Maintenance Meetings are used to communicate, coordinate, problem solve and share feedback. They need to be run well to get those outcomes.

Maintenance planning meetings are so frequent and repetitive that they are a chore to the people who attend. To get the full value from maintenance meetings you need to be clear about their purpose, keep them short, keep attendees focused, and measure the success and the benefits they bring

Unless it is clearly obvious that a maintenance meeting brings measureable value by saving time, reducing future effort, makes more money than the meeting costs, saves money or the need for additional resources, there is no reason to have a meeting.



Hi Mike,

I attended your Maintenance Planning and Scheduling training course in Sydney, Australia, some time back.

I am now organising an overview training course of what I learnt so our people will understand where we want maintenance planning to be heading.

I would like to know more about how to run a good maintenance planning meeting.

Best regards, Joe



Hello Joe,

Maintenance meetings are business meetings and need to be run to professional business meeting conduct and practise. There are plenty of books available on good meeting management where you can learn all that you need to know on correct meeting practice.

You can also go to business meeting training courses in the major capital cities and learn about meeting practise and facilitation. Such courses are offered through places like Australian Institute of Management, Chamber of Commerce and Industry, and the like. They will take you through meeting organisation, setting-out meeting agendas, preparing for meetings, the necessary pre-meeting and post-meeting communication to attendees, good meeting etiquette, how to chair and control a meeting, and probably give you a chance to practice running a meeting.

What makes maintenance planning meetings unique and different are the frequency they are held, the topics covered and the people who attend them.

Usually a daily meeting is held at the start of the day shift to discuss the prior 24 hours of operation and the next 24 hours of operation. These can get repetitive and boring. Even though they are critical to the proper running of a plant, people get fed-up with them. Once the attendees’ level of interest falls your meeting can easily go off track, the discussion wanders away from the agenda, and the meeting duration blows-out.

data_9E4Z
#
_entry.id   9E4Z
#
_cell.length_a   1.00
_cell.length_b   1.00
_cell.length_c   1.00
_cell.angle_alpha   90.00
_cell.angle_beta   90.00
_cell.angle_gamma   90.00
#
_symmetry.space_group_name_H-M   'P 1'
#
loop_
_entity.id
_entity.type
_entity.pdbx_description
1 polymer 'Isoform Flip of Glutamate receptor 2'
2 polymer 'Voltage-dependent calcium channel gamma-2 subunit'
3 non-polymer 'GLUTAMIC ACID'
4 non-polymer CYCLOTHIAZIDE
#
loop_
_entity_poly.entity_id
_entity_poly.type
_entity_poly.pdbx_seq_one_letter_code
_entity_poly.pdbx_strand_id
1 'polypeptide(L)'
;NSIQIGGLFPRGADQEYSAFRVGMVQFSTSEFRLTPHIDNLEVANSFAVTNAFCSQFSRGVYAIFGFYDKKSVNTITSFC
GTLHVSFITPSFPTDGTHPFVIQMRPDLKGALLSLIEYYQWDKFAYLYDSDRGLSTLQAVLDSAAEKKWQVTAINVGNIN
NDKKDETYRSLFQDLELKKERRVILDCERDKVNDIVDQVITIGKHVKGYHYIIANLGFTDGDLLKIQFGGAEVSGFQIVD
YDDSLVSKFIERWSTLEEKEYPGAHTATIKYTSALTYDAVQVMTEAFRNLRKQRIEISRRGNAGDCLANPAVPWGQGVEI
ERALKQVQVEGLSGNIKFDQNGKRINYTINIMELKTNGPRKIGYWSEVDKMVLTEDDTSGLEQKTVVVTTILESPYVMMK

Each week you also need to hold the weekly maintenance planning meeting to provide feedback about the past week, prioritise your maintenance work order backlog, and set the plan and schedule for maintenance jobs to be done in the coming week. Some progressive operations control their plant and equipment reliability so well that they can push the weekly maintenance planning meeting out to fortnightly.

One way to prevent boredom is to have quick meetings. In some companies people stand for the whole meeting. All chairs are removed so there is no place to sit. Those meetings do not last long. People get straight to the point, the agenda items are quickly covered, and the meeting then disbands so people can do their work.

The core maintenance meeting tool is the agenda listing the discussion points, the meeting schedule and those persons with responsibilities during the meeting. The agenda guides the meeting with discrete, defined steps to follow. These are listed as the bullet points in the Maintenance Planning Meeting Agenda. Without an agenda with a schedule you have no hope of running a structured maintenance meeting to time.

The meeting Chairmanship role or Facilitator leads and controls the accomplishment of the Agenda. This person needs to be skilled and competent at running meetings. If you have a ‘bully’ at the meetings, or a domineering person usurps the meeting, the Chairman must tactfully stop them and prevent repetition of their behaviour. At such times the Chairman must to forceful and honest to bring the situation back under their control.

Rambling or time-wasting Chairmen need to be replaced and sent to learn correct meeting chairmanship practices.

Do you know of a maintenance planner who runs really successful meetings? Ask them how they control and chair their meetings. Look at their agenda and the preparation they do. Sit-in on two or three of their meetings and watch their chairmanship style and their meeting management method and meeting control techniques. You are bound to find a few ideas you can use yourself in your meetings.

A planning meeting is a process. It has a start and a finish and in-between there are particular phases to accomplish and steps to do. Being a process it means you can draw a flowchart of how maintenance meetings are conducted. It lets you establish a meeting procedure to follow that provides guidance and the best meeting tools to use to run good and worthwhile maintenance meetings. Tasks, duties and responsibilities can be defined and allocated. A deployment flowchart of attendees actions can be developed to prove everyone has roles and reasons to be at the meeting.

The meeting must have an obvious purpose that is truly valuable. Each person at the meeting must have a clear reason for being there. The meeting must deliver benefits that can only be achieved by having the meeting. If the same purpose of a meeting can be achieved in other ways, you have to ask why the meeting is being held.

A meeting must be worthwhile. There is no reason to have a meeting unless doing so saves time, reduces future effort, makes money, or saves money or additional resources.

Maintenance planning meeting success is not random. There are best ways to organise and control planning meetings so they quickly achieve their purpose.

I hope that the above helps you with running your maintenance meetings.


My best regards to you,

Mike Sondalini
Managing Director
Lifetime Reliability Solutions HQ


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